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Anatomy of Nose & Paranasal Sinuses Supervisor: dr. Oscar Djauhari, Sp.THT-KL Presented by: Syaepul Firdaus (2011730107)
Anatomy of Nose & Paranasal Sinuses Supervisor: dr. Oscar Djauhari, Sp.THT-KL Presented by: Syaepul Firdaus (2011730107)

Anatomy of Nose & Paranasal Sinuses

Supervisor:

dr. Oscar Djauhari, Sp.THT-KL

Presented by:

Syaepul Firdaus (2011730107)

Clerkship of Ear Nose Throat – Head and Neck Department Regional Hospital R. Syamsudin SH Period 2015, 6th July – 15th August

External Nose  Pyramidal shape  Skeleton  partly bony and partly cartilaginous and membranous 
External Nose
 Pyramidal shape
 Skeleton  partly bony and partly cartilaginous and
membranous
 Nasal bones
 Narrow and thicker above
 Wider and thinner below
 Articulate firmly above with the nasal part of the frontal
bone with each other laterally with the nasal process of
the maxilla
External Nose (2)  Inferior: the upper lateral cartilages  continuous with the cartilaginous septum. 
External Nose (2)
 Inferior: the upper lateral cartilages  continuous with the
cartilaginous septum.
 The lobule of the nose is formed mostly by the lower
lateral cartilages, which consist of a medial and lateral
crus. There are several small cartilages within the nasal
ala.
 The chief arterial supply of the nose is from the facial
artery through the angular artery and superior labial
arteries. Venous drainage is similar, with a component
gaining access to the ophthalmic vein through draining
vessels from the trochlear and angular veins.
Nasal Cavity  = nasal fossae  Nasal septum  nasal septal cartilage, nasal crest of
Nasal Cavity
 = nasal fossae
 Nasal septum  nasal septal cartilage, nasal crest of
the maxilla, nasal crest of the palatine bone, the vomer,
and the perpendicular plate of the ethmoid bone.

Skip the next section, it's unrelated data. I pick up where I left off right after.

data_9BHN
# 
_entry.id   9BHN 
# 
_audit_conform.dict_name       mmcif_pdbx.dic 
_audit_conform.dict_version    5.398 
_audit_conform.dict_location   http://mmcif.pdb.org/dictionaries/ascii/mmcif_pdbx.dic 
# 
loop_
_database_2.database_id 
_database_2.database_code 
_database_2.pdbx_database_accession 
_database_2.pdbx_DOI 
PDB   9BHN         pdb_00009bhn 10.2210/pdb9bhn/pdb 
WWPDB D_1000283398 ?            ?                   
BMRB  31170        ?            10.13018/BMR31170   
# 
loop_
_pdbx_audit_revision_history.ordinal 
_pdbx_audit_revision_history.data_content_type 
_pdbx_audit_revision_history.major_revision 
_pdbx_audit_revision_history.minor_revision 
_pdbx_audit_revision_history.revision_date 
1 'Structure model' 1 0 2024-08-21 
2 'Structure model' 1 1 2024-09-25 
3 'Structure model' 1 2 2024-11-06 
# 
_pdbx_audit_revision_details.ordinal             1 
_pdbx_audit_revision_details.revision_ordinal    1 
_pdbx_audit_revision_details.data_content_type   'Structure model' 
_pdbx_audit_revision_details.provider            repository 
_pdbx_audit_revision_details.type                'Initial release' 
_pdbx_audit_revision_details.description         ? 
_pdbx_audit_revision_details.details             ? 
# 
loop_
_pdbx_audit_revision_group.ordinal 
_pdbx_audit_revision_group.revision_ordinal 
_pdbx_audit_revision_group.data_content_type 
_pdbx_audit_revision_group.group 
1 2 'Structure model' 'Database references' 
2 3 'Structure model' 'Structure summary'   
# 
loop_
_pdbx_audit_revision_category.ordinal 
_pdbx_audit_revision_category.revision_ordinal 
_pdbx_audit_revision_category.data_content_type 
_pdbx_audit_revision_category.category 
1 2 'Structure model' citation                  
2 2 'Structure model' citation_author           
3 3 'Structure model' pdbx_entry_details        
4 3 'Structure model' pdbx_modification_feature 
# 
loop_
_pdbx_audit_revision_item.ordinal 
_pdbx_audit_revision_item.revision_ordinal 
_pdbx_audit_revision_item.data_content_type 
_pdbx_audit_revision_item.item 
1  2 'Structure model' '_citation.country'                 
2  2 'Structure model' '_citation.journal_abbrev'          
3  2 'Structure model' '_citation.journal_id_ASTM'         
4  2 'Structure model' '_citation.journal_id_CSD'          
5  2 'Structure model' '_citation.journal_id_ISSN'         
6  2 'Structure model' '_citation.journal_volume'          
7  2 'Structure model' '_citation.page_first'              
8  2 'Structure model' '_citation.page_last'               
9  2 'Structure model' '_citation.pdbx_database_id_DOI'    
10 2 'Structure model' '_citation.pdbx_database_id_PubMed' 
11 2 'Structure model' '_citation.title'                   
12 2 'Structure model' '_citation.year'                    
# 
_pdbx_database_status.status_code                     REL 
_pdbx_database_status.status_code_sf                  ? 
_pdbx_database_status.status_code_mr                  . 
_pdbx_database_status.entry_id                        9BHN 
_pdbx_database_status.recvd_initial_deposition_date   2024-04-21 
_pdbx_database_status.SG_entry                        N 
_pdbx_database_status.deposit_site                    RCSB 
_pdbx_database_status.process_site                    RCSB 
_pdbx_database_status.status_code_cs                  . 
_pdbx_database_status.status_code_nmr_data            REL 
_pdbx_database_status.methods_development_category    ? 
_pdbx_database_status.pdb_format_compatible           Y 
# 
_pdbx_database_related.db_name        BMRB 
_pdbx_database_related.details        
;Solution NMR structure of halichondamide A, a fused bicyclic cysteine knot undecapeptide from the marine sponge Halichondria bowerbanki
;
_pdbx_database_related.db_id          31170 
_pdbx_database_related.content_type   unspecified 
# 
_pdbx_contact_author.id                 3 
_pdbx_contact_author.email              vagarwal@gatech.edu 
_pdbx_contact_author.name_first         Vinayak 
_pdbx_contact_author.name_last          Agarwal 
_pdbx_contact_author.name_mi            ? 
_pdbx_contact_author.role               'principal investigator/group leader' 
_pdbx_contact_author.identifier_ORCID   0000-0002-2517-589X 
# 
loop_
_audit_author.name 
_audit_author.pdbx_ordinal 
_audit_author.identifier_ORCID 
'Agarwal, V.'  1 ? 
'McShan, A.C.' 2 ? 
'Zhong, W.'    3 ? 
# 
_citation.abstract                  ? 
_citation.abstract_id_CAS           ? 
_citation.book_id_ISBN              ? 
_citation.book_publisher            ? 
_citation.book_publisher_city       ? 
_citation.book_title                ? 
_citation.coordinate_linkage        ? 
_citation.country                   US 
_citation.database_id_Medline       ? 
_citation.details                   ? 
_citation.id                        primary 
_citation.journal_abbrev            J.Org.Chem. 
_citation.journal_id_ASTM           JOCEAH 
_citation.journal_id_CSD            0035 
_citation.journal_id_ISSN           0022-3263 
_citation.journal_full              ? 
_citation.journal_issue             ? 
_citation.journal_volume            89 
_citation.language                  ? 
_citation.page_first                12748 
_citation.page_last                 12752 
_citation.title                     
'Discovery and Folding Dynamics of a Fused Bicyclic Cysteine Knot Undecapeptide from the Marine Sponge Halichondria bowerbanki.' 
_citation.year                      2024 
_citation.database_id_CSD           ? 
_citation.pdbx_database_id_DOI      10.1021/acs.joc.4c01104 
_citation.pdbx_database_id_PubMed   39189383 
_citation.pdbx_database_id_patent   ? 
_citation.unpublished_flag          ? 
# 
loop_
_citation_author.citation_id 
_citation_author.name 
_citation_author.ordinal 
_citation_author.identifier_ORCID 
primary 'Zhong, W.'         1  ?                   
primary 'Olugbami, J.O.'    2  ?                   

 The lateral nasal wall  nasal turbinates
 The meatus are situated below the corresponding
turbinates
Lateral nasal wall. 1. frontal sinus; 2. middle nasal concha; 3. middle nasal meatus; 4. agger
Lateral nasal wall. 1. frontal sinus; 2. middle nasal concha; 3. middle nasal
meatus; 4. agger nasi; 5. atrium of middle nasal concha; 6. limen; 7. vestibule;
8. inferior nasal meatus; 9. incisive canal; 10. palatine process of maxilla; 11. s0ft
palate; 12. pharyngeal recess; 13. eustachian tube orifice; 14. torus tubarius; 15.
adenoid; 16. sphenoid sinus, 17. sphenoid sinus opening; 18. sphenoethmoidal
recess; 19. inferior nasal concha; 20. superior nasal meatus; 21. superior nasal
concha; 22. palatine bone.
Nasal septum. 1, Perpendicular plate; 2, cribriform plate; 3, crista galli; 4, frontal bone; 5, nasal
Nasal septum. 1, Perpendicular plate; 2, cribriform plate; 3, crista galli; 4,
frontal bone; 5, nasal bone; 6, septal cartilage; 7, medial crus; 8, anterior nasal
spine; 9, incisive canal; 10, palatine process; 11, perpendicular plate; 12,
postnasal spine; 13, horizontal plate; 14, lateral pterygoid plate; 15, medial
pterygoid plate; 16,sphenoid sinus; 17, crest; 18, body.
Blood Supply of Nasal Cavity  The arterial supply is from:  Internal carotid sources through
Blood Supply of Nasal Cavity
 The arterial supply is from:
 Internal carotid sources through the anterior and
posterior ethmoid arteries
 External carotid source through the sphenopalatine
artery.
 The greater palatine vessels
 The septal branch of the superior labial artery
 These form an important anastomotic network in the
anterior septum known as the Kiesselbach plexus,
which accounts for most nosebleeds.
Type of Paranasal Sinuses  Frontal sinus  Ethmoid sinus  Maxillary sinus  Sphenoid sinus
Type of Paranasal Sinuses
 Frontal sinus
 Ethmoid sinus
 Maxillary sinus
 Sphenoid sinus
Frontal Sinuses  Located in the frontal bone  It’s floor forming the medial portion of
Frontal Sinuses
 Located in the frontal bone
 It’s floor forming the medial portion of the orbital roof
 Bounded behind by the anterior cranial fossa
 Inflammations can give rise to serious complications because
of its close proximity to the orbit and cranial cavity